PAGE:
Honestly, I'm not sure what the answer is: Probably most casual users should actually move away from fully-powered computers and move toward safer, more locked-down systems like tablets and phones (like they have been). For people not doing serious work or creating actual content, these are more than capable, and are certain safer systems in general. Alternatively, getting set up as a limited account in an operating system with a smaller attack surface like Linux would be fine too. BTW, I don't buy the notion that Linux is inherently safer than Windows (granted, that definitely used to be true) - it's a combination of fewer threats (because it's a less rich target) and configuration options - Windows is also very safe as a limited user account). We've seen plenty of serious security holes in very popular FOSS software, even recently. But people buy computers because they actually want to do computer-like things with them, including running popular software. Limited accounts / locked-down systems are not always feasible.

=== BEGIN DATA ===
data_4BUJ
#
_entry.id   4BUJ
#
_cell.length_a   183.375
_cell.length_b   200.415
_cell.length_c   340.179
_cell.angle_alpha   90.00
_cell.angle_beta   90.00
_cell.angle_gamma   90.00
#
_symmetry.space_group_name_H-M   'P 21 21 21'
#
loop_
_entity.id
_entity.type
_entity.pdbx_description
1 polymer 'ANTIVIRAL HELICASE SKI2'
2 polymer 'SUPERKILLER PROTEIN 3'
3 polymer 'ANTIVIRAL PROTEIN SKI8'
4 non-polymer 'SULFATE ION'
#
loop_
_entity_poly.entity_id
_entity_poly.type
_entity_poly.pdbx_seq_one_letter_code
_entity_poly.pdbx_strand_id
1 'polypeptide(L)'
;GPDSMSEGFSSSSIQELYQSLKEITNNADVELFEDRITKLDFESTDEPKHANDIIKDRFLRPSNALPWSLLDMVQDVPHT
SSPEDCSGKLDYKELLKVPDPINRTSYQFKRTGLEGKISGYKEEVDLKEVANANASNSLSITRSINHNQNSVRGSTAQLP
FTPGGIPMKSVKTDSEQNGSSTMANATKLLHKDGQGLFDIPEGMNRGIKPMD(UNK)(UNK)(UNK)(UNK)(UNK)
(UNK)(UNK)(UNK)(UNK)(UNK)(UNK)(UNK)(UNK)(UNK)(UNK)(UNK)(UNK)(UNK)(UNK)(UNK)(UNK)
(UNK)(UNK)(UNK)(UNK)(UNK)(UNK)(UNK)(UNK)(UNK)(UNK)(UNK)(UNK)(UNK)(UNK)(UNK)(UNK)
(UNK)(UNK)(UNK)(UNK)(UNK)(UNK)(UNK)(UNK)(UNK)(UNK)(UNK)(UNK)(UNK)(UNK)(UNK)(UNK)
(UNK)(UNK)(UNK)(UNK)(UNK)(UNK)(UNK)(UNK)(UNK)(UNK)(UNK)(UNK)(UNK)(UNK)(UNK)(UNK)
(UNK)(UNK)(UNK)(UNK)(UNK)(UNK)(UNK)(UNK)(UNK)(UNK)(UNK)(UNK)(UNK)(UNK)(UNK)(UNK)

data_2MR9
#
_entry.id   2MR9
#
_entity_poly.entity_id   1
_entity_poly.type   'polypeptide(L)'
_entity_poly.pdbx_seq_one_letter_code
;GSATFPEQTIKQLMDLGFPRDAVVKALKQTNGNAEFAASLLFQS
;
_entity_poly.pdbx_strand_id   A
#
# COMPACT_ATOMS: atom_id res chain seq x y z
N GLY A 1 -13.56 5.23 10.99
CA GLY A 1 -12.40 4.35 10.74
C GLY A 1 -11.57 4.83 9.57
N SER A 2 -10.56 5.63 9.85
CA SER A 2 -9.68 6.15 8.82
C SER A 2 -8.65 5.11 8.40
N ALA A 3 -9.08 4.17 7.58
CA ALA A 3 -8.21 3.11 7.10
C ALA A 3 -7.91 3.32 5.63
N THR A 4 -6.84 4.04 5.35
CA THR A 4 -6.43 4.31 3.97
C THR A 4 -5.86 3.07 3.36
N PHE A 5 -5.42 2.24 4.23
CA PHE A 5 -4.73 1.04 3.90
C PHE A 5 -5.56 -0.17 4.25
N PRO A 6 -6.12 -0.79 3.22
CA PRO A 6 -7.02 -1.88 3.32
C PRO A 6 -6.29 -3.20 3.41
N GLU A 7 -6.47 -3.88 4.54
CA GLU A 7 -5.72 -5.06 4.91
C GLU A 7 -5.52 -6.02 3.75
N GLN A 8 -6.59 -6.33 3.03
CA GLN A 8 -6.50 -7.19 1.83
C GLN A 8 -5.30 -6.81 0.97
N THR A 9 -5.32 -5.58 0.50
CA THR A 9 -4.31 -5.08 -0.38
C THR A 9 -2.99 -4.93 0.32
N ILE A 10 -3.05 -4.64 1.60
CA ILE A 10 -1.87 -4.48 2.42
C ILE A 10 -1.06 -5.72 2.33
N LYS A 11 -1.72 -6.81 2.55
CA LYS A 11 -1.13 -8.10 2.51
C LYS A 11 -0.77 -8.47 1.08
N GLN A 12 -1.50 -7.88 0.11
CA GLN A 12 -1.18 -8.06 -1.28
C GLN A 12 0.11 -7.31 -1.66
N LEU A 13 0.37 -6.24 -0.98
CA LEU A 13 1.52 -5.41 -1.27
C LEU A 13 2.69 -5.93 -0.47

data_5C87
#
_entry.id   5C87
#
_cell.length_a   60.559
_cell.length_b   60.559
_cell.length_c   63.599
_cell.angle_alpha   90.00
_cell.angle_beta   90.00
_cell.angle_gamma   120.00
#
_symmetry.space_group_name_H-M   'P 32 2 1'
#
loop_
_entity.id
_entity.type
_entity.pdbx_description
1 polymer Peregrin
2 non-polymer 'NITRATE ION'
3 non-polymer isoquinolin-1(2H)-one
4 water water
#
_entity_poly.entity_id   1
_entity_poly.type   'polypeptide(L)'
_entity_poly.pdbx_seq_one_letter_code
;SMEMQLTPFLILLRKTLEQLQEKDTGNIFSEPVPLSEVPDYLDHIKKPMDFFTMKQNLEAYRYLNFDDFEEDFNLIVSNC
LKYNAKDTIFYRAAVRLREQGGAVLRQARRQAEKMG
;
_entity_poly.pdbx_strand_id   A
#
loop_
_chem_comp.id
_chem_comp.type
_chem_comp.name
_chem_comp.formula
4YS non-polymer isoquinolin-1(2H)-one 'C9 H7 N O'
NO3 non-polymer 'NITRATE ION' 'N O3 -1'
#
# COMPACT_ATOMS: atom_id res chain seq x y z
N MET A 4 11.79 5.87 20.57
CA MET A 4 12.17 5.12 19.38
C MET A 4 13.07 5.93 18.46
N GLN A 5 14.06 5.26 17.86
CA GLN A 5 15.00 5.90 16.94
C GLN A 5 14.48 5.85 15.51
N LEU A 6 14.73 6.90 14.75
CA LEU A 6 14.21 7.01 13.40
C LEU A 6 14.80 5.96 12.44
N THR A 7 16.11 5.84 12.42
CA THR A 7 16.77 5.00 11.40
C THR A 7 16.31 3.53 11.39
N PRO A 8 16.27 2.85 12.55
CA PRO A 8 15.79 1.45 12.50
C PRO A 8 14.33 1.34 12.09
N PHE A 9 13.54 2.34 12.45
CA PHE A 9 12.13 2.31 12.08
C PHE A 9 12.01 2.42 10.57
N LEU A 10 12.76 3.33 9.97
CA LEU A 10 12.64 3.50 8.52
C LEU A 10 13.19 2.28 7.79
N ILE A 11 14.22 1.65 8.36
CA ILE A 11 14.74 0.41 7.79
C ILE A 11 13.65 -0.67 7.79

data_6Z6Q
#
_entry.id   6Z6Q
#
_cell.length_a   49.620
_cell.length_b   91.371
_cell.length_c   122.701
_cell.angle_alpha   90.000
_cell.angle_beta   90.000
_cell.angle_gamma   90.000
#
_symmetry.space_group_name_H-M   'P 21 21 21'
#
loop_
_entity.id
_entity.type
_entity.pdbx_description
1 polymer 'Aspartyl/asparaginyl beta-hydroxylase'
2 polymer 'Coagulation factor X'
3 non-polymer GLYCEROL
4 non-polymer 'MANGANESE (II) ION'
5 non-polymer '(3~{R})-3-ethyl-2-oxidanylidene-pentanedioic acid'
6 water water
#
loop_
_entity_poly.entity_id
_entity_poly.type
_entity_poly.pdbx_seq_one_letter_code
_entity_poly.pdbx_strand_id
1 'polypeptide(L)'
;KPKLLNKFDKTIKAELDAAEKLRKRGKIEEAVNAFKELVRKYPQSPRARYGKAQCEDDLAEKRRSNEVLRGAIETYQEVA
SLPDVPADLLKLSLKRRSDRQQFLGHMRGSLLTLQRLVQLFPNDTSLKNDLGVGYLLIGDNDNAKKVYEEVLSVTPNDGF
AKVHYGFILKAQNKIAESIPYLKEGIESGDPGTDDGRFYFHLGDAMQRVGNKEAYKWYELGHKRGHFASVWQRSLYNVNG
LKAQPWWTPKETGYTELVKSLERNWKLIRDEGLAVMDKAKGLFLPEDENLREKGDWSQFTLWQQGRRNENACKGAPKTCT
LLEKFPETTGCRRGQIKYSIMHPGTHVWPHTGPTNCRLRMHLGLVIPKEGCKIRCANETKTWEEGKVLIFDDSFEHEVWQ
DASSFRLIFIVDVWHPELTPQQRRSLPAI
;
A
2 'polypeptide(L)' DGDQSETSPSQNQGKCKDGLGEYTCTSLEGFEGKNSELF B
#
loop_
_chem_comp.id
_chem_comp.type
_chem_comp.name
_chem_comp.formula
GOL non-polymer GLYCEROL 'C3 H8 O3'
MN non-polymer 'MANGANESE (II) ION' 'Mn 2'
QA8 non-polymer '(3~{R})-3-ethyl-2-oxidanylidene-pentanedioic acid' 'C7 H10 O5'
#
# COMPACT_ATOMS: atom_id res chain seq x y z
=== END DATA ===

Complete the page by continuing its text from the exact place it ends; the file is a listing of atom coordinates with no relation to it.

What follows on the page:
One thing I'd love to see is the death of standard login-password mechanisms. It's too much of a burden for both a normal user to both create and remember a secure password, and for the website to keep that valuable user information secret. We've demonstrated again and again and again that eventually a crack will be found and the info will leak. That's why I'm hoping that something like SQRL will eventually see widespread adoption. It's biggest strength is that it doesn't require trusting ANY second or third party with secrets of any sort in order to keep your identify secure (granted, associated data can still be compromised, but your identify can't be stolen at least). It's a very promising system, but we'll see if it catches on - it's sort of a long shot. But for the time being, something like LastPass is the next best thing. Someone needs to tell the author of this article about it so she can stop e-mailing herself password lists.

  • Re:Also time to stop (Score:5, Interesting)

    by Ardyvee ( 2447206 ) on Monday March 10, 2014 @03:19PM (#46448259)